Updated: Dec 29, 2020
During this unprecedented year we are thankful to have been able to host ʻIke Loa Summer Immersion Program. ʻIke Loa was an outdoor day program that took place at Huʻehuʻe Ranch throughout the month of July. We hosted a small group of local students from the ages of 9-13.
At this point of the year, kids were still adjusting to spending ample amounts of time indoors due to the pandemic. When they arrived they were eager to play outside and had lots of energy! We couldn't have been happier to provide a space for them to come together.
ʻIke Loa is the value of learning and means to “seek knowledge” in Hawaiian. This camp turned out to be an infusion of learning, playing, and digging deeper into our pilina (relationship) with each other and the world around us. We learned a lot more about each other through a series of workshops and hands-on activities. The group's diverse energy led the overall dynamic of the program. We spent a lot of time outdoors hiking the property, walking through the forest, and spending time getting our hands dirty in the garden.
Everything we did we tried to connect back to the landscape and the relationship that we have with nature and our environment. We incorporated cultural protocol, practices, and perspectives into our learning and discussion. Each morning we started the day off with an oli komo and we learned an oli mahalo that we offered to place at the end of the program, along with lāʻi or ti leaf lei that we harvested and made together.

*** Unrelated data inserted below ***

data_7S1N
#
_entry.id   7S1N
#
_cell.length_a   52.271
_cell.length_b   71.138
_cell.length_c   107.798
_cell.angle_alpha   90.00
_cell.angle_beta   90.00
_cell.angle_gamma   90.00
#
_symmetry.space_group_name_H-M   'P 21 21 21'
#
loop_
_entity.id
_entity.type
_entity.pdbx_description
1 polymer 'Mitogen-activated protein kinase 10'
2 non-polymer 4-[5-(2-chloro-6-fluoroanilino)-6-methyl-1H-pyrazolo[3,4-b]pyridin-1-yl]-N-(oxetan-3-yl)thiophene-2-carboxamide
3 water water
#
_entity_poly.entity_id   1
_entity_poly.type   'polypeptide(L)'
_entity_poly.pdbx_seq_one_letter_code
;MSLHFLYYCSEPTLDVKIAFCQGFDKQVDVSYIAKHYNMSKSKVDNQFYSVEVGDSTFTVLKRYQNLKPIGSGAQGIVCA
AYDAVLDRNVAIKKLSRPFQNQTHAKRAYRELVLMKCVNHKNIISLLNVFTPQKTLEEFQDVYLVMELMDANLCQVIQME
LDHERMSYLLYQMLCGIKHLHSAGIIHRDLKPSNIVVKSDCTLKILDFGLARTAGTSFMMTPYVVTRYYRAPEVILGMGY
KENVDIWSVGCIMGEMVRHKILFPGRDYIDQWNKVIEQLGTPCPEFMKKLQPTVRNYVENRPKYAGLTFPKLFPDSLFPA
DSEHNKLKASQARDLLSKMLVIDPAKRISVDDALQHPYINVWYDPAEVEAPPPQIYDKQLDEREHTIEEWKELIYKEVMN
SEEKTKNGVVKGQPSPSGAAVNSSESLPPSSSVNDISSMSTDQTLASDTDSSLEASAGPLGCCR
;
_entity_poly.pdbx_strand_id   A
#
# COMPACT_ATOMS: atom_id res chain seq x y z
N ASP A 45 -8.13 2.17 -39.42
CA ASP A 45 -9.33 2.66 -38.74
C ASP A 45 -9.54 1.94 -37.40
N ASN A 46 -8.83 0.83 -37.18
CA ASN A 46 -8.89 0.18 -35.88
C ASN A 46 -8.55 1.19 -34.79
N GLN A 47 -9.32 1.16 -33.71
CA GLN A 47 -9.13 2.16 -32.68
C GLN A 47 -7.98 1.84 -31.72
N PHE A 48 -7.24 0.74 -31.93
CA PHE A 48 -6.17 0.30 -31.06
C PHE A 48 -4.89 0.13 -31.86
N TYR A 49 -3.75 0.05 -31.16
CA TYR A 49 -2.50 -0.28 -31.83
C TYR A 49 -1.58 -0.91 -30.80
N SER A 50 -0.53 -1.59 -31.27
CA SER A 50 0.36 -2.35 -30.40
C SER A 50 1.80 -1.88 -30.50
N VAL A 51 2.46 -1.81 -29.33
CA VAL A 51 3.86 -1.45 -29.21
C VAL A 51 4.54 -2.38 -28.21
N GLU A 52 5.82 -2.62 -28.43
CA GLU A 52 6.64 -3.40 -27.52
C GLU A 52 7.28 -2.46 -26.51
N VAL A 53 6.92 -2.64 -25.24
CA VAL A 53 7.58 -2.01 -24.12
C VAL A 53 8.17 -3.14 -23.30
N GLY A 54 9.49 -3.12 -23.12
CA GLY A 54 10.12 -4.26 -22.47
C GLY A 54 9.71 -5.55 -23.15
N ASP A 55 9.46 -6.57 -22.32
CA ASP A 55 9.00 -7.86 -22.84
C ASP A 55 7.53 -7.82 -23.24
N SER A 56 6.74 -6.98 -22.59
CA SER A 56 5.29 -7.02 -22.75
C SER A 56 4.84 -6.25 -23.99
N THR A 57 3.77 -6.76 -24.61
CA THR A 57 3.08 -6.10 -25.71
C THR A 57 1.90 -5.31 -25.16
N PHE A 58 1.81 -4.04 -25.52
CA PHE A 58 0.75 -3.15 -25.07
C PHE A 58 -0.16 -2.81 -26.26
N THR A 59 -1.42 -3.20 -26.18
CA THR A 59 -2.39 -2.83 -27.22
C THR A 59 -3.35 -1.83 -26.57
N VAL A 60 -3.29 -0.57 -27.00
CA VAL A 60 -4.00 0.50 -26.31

Food also played a big component in our learning and connection to the land and one another. To my surprise, many of the kids were so knowledgable about the plants in the garden. We harvested plants that we incorporated into our farm to table lunches. Each day half of the group helped in the kitchen and presented the food to their peers. Along with that, each day Uncle Jeff offered us exquisite Jasmine tea, that we enjoyed together while we talked story and got to know one other better.
And as a way of giving back to Huʻehuʻe and the garden, we did a malama ʻāina stewardship project with Aunty Nicole and Aunty Paiden. The keiki learned a little about permaculture practices, creating fertile compost, and together we cleared a plot where we later planted ʻolena (tumeric). Another part of this project involved the kids working together to build an infrastructure for the ducks. They used all natural foraged materials to put it together by hand. It turned out looking like a teepee and the ducks love to hang out in it for shade.
This turned out to be a fun and fulfilling program. The kids had a chance to immerse themselves in the outdoors and dive deeper into their pilina with each other and nature. We hope they enjoyed the experience as much as we did. Check out the pictures and more highlights below!
Highlights from the ʻIke Loa program:
Harvested local food from the garden
Helped prepare lunch and make things like green papaya salad and pesto sauce.
Created “I am” poems with the girls
Learned Oli Mahalo with Aunty Liana
Created beautiful beaded jewelry with Aunty Paiden and N